Tuesday, December 18, 2018
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Winds of change
Lucila Horta
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Government seeks to revitalize production sectors and move stagnant money.

Remigio Galarraga is a campesino farmer in the Pinar del Rio province. He cultivates 13 hectares (32 acres) and says he used to face hurdles to expanding as a producer, due to state restrictions in marketing produce. But now he sells directly to the state and on the open market.

A month after President Raúl Castro took office on Feb. 24, the government officially announced that municipal farming delegations will no longer be merely bearers of complaints and will become an active player in decision making and resource assignment.

Vice Minister of Agriculture Alcides López said in March that these delegations will have more decentralized power, including the distribution of land, credits and seeds without approval from higher governmental authorities.

Castro insisted that food production is a national security issue.
Another change is the opening in four provinces of farming tool stores, which now sell items previously distributed only by the government.

In mid-2007 the government increased the price of milk from 1 to 2.50 pesos, and on January added 0.2 convertible pesos — the national currency that replaced the US dollar in 1994, equivalent to 24 regular pesos — to allow producers to purchase supplies. The prices of coconut, cacao, tobacco, coffee and potatoes increased and similar hikes are expected for other foods, and the state will give funds to revamp or buy new machinery for the farming industry.

“It’s worth it with these prices,” says Aracelio Gámez, in his farm in Guira de Melena, in the province of Havana, where he grows mostly potatoes. “I’m thinking about asking for more land,” he said, adding that if he earns more he could pay for employees to work a larger area of land. Now, only members of his family farmed the land.

Working toward food security
The state-run farming industry did have eras of abundances until the 1990s financial crisis, when unowned plots of land were given to 350,000 people, who along with 225,000 private land-owners, either independent or organized into cooperatives, who had received land since the 1959 land reform, now hold 35 percent of Cuba’s arable land and produce 60 percent of the island’s food.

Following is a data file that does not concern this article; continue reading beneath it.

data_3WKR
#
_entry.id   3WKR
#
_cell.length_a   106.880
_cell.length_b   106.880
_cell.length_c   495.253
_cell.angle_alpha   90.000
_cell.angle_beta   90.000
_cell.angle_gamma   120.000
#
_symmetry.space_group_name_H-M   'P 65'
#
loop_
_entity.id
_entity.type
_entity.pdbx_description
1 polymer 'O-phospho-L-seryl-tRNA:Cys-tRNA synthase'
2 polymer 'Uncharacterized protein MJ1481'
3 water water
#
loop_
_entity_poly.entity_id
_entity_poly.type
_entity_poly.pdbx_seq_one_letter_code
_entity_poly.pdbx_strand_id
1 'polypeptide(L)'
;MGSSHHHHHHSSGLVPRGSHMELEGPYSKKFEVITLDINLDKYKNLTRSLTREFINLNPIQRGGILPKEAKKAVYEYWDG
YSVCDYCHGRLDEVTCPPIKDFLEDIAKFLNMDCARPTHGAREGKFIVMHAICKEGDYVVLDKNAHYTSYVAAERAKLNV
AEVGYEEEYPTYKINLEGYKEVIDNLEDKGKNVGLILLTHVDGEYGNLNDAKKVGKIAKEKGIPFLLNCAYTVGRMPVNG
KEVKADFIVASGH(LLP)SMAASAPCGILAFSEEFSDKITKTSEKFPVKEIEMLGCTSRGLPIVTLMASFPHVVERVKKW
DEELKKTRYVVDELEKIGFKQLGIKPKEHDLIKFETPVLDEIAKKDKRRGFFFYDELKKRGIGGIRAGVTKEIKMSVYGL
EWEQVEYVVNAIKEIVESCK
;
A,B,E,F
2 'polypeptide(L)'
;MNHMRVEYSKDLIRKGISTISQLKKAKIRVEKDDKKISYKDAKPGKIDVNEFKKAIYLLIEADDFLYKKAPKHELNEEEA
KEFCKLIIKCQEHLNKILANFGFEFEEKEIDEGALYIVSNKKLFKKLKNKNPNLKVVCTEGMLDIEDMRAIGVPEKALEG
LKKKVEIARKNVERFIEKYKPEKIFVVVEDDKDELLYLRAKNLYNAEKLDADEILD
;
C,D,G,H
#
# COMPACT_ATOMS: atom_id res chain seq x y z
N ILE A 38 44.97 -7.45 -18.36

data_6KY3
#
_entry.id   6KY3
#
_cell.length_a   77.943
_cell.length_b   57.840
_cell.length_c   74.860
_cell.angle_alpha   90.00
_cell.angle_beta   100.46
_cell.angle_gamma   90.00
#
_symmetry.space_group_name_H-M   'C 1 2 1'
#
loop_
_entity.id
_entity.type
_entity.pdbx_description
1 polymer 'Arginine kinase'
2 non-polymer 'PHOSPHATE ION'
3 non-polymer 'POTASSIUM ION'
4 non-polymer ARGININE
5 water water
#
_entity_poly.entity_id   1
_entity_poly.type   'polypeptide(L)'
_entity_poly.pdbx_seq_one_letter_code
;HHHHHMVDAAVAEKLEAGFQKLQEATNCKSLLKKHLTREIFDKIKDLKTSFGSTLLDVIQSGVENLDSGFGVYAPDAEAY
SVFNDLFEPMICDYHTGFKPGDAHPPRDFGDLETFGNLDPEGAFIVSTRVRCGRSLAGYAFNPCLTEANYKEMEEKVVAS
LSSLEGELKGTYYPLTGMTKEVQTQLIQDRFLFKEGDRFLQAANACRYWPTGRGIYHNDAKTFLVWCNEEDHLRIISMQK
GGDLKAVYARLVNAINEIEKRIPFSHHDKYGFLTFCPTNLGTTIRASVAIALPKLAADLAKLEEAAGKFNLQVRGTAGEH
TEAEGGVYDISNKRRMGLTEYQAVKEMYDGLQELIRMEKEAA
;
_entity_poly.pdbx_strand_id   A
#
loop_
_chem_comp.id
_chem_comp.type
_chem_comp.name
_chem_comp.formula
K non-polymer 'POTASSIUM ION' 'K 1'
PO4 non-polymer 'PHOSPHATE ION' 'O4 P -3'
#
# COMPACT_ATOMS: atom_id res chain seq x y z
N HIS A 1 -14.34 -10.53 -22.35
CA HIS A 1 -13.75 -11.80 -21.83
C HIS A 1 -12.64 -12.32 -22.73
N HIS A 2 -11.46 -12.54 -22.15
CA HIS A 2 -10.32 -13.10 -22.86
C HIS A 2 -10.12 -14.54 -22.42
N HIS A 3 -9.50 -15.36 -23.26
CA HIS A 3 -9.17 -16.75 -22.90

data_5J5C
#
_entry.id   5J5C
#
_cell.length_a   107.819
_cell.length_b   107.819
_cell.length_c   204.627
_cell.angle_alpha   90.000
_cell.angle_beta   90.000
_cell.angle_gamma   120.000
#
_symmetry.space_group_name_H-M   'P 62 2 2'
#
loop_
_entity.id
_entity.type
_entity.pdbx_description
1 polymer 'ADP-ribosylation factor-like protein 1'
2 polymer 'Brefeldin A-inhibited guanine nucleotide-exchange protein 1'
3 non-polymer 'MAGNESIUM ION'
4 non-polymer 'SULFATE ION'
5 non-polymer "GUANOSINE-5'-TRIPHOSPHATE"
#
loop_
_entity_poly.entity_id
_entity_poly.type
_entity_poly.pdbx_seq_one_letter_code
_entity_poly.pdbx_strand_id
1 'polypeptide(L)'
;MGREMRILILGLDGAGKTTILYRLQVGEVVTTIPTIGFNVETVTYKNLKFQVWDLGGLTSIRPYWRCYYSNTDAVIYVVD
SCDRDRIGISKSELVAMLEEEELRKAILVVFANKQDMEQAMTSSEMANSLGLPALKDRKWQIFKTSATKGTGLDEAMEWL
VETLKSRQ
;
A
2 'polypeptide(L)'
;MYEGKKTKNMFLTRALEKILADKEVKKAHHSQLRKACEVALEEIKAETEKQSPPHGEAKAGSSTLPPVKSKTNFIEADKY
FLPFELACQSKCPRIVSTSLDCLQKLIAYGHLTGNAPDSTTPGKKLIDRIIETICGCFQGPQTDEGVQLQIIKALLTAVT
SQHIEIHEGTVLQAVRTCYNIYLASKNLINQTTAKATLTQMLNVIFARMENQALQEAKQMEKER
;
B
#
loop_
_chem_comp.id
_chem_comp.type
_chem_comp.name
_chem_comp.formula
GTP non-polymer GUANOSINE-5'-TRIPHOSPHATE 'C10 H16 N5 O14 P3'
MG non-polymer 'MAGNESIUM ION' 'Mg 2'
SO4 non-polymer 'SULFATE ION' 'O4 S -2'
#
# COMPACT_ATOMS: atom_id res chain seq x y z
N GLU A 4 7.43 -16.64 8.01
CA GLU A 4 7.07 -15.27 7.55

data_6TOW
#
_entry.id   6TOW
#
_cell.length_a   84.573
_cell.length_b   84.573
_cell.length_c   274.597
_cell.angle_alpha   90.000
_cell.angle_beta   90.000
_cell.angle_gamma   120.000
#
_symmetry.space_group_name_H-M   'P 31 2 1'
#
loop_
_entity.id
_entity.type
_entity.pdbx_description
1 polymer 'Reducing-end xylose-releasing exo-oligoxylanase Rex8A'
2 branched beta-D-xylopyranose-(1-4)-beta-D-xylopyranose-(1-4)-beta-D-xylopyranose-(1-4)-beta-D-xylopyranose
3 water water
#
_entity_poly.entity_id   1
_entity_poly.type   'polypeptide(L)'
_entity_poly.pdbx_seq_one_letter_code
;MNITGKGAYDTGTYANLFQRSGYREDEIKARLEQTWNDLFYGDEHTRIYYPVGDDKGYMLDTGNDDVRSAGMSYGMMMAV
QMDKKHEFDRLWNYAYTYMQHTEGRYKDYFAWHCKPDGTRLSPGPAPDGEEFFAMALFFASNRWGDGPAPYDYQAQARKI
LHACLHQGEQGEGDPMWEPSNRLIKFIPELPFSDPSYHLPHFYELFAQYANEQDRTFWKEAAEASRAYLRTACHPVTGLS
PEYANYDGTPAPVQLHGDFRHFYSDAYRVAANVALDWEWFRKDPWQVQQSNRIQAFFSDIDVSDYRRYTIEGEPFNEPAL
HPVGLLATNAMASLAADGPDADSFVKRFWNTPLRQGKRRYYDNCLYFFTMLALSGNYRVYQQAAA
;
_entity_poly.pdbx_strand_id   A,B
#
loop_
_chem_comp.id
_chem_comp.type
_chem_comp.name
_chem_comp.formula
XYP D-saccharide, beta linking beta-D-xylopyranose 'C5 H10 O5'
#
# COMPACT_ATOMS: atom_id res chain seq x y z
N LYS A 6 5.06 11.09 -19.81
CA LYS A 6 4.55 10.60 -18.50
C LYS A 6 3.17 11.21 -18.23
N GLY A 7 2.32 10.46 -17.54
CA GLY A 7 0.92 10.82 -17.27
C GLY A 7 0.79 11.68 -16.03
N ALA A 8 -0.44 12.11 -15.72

In order to broaden this initiative ,rapid changes were needed. Lugo Fonte, president of the National Small-Scale Farmers’ Association, or ANAP, said that a future law will outline the “massive distribution” of idle land — half of Cuba’s farmland is idle or underutilized. He also referred to a Land Control Center, a government agency that would regulate the new measures.

Raúl Chirino, an ANAP official, says that these actions are seeking for the country to become self-sufficient because international food prices leave it with no other choice. Eighty percent of the country’s food is imported, most of which is sold to the population after being subsidized by the state. Cuba imports some US$1.5 billion a year in food from the United States, France, China, Brazil and other countries. But Cuban officials say that amount will increase an additional $300 million this year because of higher prices.

Hotels and appliances
Cubans can now stay at hotels that since the mid-1990s were reserved only for tourists, with the exception of newlyweds, who could pay for rooms in the national currency. The least expensive rooms cost around 50 convertible pesos per night, and even so there has been a flood of reservations at five-star hotels. Hotel managers say that there are thousands of reservations already for summer as vacationing Cubans enjoy a service they have not enjoyed for at least a decade.

Also, housewares have gone back on sale after they had been taken off the market because they consumed too much electricity. In shops that sold in foreign currency there always was a high demand for both cheap and luxury refrigerators and ovens, furniture and other household items. But now items such as microwaves, freezers and motorcycles have piqued an immediate interest in a sector that can afford them.

Consumers now form long lines to purchase cellular telephones. To open a line costs 110 convertible pesos without paying for the equipment. Before, Cubans subcontracted phones from foreigners or they were given them from their jobs.

The new changes will not benefit the entire population equally, but rather they highlight the differences in class that have been developing since the use of the dollar was authorized in 1994 and the convertible peso began to be used as a part of salaries in some sectors: tourism, telecommunications, the nickel industry and mixed companies.

According to Omar Everleny, deputy director of the Center for Economic Studies at La Havana University, there are some 200 million convertible Cuban pesos circulating in the country, and 21 billion pesos, besides the foreign currency sent by Cubans living abroad.

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